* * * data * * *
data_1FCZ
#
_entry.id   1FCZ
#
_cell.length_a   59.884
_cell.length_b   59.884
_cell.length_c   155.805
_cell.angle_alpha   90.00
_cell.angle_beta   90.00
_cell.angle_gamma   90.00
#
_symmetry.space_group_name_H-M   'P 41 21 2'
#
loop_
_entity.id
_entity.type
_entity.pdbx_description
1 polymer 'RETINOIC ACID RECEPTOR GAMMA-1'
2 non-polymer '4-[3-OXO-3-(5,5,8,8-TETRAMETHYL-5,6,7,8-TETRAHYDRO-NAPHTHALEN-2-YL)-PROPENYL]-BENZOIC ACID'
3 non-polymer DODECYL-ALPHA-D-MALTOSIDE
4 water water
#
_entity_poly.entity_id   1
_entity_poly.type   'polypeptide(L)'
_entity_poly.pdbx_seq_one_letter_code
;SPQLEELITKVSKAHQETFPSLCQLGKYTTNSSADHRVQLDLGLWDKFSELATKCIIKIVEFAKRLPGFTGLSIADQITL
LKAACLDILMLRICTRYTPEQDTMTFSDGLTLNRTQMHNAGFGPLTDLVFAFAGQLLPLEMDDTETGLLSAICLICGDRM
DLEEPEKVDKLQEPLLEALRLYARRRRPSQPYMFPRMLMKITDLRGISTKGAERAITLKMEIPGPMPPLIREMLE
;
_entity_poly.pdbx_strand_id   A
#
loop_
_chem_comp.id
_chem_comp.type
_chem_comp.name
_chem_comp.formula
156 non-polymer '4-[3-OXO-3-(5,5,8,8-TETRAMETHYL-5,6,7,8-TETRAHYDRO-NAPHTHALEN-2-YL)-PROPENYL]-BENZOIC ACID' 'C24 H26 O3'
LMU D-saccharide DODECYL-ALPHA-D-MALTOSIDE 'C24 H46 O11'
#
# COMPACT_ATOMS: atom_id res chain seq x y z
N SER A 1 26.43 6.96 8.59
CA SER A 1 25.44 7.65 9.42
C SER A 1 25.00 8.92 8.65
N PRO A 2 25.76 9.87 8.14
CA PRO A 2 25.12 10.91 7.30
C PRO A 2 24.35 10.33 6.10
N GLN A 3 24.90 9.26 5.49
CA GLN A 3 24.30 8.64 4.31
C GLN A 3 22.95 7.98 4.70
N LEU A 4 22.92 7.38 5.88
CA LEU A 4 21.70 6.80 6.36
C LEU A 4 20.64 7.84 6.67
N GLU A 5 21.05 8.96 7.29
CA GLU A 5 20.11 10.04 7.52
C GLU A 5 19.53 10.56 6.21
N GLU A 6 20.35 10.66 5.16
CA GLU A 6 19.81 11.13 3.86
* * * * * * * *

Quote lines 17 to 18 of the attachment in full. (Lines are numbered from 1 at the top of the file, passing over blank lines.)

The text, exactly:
_entity.pdbx_description
1 polymer 'RETINOIC ACID RECEPTOR GAMMA-1'